Empathy and fiction: what’s the connection? Empathy is an important thing: when you lack it completely, you’re a psychopath, and no one wants that, except perhaps if you happen to be a character in a thriller.
One of my friends who studies psychology posted this on Facebook a while back: it’s an article about why men should read fiction and claims that reading fiction teaches men to empathize with others.
(Men tend to prefer nonfiction to fiction, according to this article, though of course that will vary from person to person).
Well, now that the intro’s out of the way: today I’m continuing my series of posts examining what I consider to be the greatest benefits of writing fiction. These are ways that writing, personally, has shaped me. They’re the big payoffs that come from finishing that novel.
Today, I’m considering how writing, the same as reading, is a wonderful way to develop empathy. For sure, if reading develops empathy by allowing us to see how a character, another person, is just as human as we are, writing does the same thing.
- If nothing else, writing requires the ability to empathize. And reading is one way to develop that skill. One more reason writers should be readers.
- Writing requires a deep level of empathy, and if you don’t have it, penning fiction forces you to acquire it. When you write, you have to know who your characters are, in and out. You have to consider their lives and their choices from their perspective. That’s empathy.
- Writing requires such a deep level of empathy, in fact, that sometimes writers hesitate to let negative things beset their characters. They care so much, empathize so much, that they don’t want their characters to get hurt. The thought of them hurting is as painful as the thought of the author, herself, hurting.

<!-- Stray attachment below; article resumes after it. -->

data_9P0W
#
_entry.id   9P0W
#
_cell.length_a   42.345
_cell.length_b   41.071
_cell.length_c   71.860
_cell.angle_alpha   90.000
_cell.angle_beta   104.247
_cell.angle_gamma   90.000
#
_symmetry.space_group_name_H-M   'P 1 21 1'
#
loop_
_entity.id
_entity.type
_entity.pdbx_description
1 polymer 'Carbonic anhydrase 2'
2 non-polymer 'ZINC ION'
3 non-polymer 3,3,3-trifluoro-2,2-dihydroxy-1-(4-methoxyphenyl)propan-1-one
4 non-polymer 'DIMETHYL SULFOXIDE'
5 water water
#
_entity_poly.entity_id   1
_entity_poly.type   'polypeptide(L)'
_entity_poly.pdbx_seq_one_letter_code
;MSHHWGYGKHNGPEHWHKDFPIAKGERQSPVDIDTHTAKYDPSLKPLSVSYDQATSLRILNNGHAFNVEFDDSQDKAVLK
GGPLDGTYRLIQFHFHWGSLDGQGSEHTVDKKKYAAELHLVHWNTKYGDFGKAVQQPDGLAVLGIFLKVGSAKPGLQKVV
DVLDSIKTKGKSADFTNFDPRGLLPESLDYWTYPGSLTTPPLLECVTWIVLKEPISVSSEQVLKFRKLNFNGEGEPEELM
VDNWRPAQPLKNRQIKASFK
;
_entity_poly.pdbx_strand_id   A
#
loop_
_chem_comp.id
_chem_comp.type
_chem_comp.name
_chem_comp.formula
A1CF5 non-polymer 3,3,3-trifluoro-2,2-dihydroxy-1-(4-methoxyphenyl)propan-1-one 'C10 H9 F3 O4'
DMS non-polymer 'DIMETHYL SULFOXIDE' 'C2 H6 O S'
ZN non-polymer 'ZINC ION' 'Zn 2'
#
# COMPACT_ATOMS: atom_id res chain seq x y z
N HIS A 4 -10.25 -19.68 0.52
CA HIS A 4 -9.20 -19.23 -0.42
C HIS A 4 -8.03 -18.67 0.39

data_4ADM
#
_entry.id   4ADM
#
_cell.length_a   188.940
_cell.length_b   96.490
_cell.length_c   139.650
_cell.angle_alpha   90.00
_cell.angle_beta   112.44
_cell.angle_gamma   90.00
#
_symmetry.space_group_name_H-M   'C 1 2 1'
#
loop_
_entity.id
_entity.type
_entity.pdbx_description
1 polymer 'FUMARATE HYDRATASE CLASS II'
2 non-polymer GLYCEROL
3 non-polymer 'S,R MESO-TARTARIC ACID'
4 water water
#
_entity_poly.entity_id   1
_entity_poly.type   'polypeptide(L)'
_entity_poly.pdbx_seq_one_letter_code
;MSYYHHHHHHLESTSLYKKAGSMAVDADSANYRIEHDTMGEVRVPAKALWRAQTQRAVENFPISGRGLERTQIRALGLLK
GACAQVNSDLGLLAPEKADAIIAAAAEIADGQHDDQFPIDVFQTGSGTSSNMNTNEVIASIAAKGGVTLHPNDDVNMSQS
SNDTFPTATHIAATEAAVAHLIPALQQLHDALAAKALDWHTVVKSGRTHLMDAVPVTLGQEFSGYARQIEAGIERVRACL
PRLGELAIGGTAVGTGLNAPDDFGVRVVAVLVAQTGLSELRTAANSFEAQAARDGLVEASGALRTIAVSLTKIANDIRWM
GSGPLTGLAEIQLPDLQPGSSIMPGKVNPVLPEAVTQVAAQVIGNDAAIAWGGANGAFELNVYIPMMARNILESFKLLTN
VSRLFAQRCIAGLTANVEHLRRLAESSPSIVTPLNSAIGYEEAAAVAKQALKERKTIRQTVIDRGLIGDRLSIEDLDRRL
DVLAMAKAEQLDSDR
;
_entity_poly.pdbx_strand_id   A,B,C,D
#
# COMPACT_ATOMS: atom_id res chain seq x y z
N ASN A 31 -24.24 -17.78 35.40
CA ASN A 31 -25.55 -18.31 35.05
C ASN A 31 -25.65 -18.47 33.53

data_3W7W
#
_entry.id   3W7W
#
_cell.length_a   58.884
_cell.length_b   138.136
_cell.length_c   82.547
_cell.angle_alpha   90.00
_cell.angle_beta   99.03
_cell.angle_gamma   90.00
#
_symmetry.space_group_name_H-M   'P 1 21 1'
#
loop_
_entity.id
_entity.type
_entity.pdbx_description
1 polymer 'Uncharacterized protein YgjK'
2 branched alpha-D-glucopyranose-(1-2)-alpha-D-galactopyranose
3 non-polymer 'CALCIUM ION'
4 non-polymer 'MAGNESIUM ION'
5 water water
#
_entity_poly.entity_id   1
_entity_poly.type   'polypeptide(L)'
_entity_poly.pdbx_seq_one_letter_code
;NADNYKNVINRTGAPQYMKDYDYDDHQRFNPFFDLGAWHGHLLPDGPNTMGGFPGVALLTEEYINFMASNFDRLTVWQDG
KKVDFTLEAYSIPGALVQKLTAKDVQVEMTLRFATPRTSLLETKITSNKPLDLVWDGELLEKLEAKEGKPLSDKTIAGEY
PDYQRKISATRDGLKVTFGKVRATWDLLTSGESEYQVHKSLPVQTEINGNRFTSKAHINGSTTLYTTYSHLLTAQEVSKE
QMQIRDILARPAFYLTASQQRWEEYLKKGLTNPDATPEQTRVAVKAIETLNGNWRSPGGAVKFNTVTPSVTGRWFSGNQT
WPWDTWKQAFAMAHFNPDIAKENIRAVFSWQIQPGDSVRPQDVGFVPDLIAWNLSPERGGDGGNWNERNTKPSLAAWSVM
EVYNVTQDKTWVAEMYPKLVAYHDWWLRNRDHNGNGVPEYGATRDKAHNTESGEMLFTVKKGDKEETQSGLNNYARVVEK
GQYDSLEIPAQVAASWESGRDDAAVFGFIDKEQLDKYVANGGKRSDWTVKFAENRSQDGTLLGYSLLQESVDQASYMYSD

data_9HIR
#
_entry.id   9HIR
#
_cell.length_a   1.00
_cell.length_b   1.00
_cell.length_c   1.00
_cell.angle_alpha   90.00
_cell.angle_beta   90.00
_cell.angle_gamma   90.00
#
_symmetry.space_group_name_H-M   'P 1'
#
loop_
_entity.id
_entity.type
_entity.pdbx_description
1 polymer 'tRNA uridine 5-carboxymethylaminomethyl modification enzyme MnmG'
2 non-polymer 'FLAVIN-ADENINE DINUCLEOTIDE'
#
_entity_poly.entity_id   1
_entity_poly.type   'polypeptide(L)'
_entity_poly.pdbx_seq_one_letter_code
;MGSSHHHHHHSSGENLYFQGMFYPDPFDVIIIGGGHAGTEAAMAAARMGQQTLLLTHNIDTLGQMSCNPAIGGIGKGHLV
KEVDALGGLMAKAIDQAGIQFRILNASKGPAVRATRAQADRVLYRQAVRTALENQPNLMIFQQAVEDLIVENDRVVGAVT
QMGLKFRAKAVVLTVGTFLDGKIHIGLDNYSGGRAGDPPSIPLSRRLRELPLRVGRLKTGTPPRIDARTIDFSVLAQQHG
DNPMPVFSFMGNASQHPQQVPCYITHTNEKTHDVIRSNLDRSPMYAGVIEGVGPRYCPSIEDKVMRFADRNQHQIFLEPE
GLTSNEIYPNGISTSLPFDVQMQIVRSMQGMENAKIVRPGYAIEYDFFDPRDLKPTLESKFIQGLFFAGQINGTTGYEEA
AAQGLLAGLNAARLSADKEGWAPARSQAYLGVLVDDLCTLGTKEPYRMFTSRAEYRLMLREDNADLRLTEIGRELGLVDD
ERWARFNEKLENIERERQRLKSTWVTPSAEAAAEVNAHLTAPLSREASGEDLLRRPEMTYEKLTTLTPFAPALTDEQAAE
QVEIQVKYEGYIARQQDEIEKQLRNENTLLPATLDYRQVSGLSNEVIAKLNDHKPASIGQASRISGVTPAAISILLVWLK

I’ve written in the past about why sheltering your characters too much is never a good idea, no matter how tempting the thought may be. That’s how power a writer’s empathy can be.
Not real people?
Sure, characters aren’t real people. We all know that. Still, a successful author considers her characters as such; that’s the only way to write successfully and allow the characters to take control, make their own decisions, and dictate their own path. A writer has to empathize with her characters as if they were real people facing real challenges.
That kind of empathy can translate to our interactions with real people, to reaching out in service and in prayer to other. Empathy teaches us that we as individuals are not alone on the planet, and that other people are struggling with the same pains we are as well as worse afflictions.
There’s a level of empathy you have to reach when you write than goes beyond, I think, the empathy that reading requires. This empathy can make us less self-centered and more giving.
It can make just a tad more likely to consider how the choice we make will affect someone else.
What’s not to love about that? Writing can do some amazing things for all of us, for sure!